Art review: Ages of Wonder: Scotland’s Art 1540 to Now, Royal Scottish Academy, Edinburgh
The Scottish Academy was founded in 1826, but the rival and better connected Royal Institution for the Promotion of the Fine Arts succeeded in blocking this bunch of mere artists in their quest for official status. It was not till 1838 that the Academy was granted its Royal Charter to become the Royal Scottish Academy. That was short-sighted of the Institution. It needed the artists and when they deserted it en bloc for the new Academy, it was doomed and the RSA soon took over the exhibition rooms in the building that is now called the RSA, but was then still called the Royal Institution. The Academy was an artists’ collective. Primarily an exhibiting society, it was also a teaching organisation, but sporadically. The long-established Trustees Academy – which continues in Edinburgh College of Art – already occupied the teaching role, so instead of focusing on it, the RSA began collecting to secure the best art of past and present as examples to the young.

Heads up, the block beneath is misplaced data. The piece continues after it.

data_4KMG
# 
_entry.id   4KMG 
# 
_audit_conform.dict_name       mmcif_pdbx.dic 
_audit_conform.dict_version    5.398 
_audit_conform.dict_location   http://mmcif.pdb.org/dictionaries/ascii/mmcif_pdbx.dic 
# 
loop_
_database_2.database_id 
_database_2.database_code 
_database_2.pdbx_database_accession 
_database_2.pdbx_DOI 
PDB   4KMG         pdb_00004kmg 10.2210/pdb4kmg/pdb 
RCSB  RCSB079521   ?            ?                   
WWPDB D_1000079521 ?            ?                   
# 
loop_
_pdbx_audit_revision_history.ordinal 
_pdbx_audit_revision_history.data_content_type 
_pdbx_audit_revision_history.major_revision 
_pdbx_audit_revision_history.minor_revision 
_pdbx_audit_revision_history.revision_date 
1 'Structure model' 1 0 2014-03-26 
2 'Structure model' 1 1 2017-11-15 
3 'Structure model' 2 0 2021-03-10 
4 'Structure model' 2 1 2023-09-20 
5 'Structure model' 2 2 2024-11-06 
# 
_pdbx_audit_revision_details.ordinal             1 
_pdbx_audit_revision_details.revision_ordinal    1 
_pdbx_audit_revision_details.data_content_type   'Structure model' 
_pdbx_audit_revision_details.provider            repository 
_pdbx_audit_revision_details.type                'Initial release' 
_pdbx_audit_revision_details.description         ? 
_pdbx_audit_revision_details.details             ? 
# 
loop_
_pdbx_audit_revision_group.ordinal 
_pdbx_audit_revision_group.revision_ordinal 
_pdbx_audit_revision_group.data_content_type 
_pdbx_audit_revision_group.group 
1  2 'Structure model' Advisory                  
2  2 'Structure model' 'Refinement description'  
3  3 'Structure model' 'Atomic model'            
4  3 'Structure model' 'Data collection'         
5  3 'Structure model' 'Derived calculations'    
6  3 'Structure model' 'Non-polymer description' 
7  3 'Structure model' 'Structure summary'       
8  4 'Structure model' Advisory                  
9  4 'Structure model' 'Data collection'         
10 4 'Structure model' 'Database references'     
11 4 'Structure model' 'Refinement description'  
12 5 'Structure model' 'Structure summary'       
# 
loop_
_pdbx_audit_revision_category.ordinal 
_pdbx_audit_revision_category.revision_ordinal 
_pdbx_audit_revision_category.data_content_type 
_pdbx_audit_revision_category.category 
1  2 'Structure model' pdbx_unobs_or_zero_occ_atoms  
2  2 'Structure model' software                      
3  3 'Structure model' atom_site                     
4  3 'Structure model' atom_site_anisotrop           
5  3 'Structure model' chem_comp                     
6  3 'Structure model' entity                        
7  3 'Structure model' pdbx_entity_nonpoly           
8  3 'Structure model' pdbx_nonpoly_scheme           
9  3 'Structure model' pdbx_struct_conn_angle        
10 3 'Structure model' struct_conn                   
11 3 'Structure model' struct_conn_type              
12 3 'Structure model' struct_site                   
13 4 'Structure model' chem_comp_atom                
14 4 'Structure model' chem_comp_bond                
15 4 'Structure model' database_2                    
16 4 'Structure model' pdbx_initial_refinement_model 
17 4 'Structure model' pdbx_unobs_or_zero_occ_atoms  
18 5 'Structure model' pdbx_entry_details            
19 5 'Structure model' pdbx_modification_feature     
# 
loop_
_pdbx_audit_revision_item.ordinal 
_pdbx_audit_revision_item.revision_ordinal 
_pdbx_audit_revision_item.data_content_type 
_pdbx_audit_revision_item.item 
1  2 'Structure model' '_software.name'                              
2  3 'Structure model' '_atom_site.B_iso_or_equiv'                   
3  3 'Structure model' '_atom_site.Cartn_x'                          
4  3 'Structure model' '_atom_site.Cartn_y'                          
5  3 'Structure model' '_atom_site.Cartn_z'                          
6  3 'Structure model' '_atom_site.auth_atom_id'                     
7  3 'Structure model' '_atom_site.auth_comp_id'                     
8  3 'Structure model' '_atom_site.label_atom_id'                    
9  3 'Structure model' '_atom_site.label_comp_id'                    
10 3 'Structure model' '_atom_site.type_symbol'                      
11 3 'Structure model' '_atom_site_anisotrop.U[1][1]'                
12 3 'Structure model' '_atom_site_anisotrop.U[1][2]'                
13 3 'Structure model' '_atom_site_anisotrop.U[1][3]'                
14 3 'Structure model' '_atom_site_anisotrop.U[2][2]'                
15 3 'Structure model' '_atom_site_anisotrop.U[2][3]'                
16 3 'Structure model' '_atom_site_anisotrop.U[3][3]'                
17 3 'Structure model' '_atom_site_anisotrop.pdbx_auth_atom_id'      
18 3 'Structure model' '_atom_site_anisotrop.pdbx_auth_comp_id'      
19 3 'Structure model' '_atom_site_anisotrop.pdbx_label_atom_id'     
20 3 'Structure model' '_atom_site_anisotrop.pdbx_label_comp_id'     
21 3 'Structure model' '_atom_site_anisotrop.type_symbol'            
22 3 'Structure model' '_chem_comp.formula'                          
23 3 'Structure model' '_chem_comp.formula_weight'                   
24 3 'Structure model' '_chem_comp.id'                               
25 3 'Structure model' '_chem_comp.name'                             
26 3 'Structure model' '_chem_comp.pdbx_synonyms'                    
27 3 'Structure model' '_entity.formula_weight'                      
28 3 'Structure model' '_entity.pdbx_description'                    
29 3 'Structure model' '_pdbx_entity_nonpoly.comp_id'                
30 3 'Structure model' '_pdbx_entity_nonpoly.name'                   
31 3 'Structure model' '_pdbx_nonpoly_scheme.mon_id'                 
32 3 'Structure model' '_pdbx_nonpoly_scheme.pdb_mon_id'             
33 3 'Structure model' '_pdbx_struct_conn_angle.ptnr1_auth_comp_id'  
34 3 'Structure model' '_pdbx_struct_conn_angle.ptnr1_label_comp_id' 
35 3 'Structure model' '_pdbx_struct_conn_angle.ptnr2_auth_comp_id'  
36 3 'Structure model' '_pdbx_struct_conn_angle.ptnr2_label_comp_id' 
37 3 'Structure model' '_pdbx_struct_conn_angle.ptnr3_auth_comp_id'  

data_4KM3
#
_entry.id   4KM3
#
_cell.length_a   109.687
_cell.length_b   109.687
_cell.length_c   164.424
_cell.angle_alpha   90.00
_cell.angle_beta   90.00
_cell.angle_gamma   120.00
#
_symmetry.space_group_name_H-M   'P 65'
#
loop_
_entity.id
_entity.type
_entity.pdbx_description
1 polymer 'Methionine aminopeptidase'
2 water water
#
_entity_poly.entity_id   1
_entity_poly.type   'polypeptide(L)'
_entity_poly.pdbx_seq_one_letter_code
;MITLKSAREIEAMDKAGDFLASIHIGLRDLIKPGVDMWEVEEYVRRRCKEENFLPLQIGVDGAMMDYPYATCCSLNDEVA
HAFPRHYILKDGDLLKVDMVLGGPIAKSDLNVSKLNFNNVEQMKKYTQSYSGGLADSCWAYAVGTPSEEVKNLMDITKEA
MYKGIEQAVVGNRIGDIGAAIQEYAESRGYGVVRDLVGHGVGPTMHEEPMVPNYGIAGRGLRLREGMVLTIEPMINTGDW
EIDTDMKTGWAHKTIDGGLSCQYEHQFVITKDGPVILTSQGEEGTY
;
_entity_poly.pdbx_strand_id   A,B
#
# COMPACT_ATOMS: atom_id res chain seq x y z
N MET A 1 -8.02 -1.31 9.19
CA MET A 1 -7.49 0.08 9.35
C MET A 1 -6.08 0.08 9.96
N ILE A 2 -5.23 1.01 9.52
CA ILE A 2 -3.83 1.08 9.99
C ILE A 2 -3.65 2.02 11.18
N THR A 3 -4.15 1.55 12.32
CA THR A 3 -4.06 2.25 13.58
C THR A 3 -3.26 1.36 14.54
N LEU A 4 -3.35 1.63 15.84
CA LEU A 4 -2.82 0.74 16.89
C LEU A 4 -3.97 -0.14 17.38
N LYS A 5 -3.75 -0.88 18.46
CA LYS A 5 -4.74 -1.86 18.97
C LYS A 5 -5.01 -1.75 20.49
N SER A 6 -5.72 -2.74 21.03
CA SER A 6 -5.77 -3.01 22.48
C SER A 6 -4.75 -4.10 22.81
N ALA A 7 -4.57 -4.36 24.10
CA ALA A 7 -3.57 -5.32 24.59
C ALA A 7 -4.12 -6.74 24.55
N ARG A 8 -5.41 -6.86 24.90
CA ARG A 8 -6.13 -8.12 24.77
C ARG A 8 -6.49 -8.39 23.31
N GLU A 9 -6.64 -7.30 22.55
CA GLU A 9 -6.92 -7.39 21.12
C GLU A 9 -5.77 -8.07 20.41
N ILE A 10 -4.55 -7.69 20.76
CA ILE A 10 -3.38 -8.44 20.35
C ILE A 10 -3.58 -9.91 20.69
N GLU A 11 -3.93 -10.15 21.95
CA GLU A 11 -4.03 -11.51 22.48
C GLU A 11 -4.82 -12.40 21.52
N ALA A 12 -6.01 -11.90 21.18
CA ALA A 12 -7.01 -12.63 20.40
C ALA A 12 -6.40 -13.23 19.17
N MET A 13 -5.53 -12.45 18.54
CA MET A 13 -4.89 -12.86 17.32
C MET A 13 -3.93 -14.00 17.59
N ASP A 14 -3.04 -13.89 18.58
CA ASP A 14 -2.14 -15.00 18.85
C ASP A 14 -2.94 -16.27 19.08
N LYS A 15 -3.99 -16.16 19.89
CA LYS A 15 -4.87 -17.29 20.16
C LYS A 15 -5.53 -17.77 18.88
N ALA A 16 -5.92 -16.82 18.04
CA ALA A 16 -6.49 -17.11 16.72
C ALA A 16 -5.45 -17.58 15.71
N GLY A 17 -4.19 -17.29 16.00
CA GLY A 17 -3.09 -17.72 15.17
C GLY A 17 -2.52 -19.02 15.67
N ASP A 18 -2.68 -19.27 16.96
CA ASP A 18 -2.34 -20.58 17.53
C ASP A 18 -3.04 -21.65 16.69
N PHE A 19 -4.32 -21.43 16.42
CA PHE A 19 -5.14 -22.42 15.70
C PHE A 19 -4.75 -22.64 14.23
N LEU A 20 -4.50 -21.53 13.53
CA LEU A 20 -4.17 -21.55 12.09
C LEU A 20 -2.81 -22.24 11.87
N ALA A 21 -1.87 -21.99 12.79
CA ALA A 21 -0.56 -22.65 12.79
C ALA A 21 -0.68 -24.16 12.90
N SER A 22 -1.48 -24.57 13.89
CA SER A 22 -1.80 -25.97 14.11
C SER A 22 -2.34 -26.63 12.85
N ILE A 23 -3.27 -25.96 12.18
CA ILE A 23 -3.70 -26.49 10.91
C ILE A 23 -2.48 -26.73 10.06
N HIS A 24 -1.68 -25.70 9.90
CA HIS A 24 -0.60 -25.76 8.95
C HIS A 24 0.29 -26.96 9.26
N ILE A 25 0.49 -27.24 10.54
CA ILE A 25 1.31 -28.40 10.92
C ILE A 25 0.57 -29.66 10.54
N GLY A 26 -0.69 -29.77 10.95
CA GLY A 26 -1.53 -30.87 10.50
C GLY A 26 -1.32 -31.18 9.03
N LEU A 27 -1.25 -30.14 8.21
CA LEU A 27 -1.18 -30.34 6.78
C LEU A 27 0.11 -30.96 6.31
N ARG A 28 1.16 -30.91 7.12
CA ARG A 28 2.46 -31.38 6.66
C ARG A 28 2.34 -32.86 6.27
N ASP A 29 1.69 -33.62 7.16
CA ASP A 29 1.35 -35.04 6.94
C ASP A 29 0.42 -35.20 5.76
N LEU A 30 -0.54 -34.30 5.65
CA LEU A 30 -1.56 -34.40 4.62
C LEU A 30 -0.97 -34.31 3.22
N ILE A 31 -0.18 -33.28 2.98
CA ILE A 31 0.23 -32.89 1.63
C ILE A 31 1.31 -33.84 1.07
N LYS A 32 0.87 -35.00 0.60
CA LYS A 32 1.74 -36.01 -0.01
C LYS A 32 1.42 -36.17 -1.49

In 1859 the Academy moved to share the new National Gallery building on the Mound to the south. Then in 1910, the northern building, completely remodelled, was given to the RSA for its exclusive use, dislodging the Trustees Academy, which became part of the new College of Art, the Society of Antiquaries and the Royal Society of Edinburgh, which had all lived there cosily together for most of a century.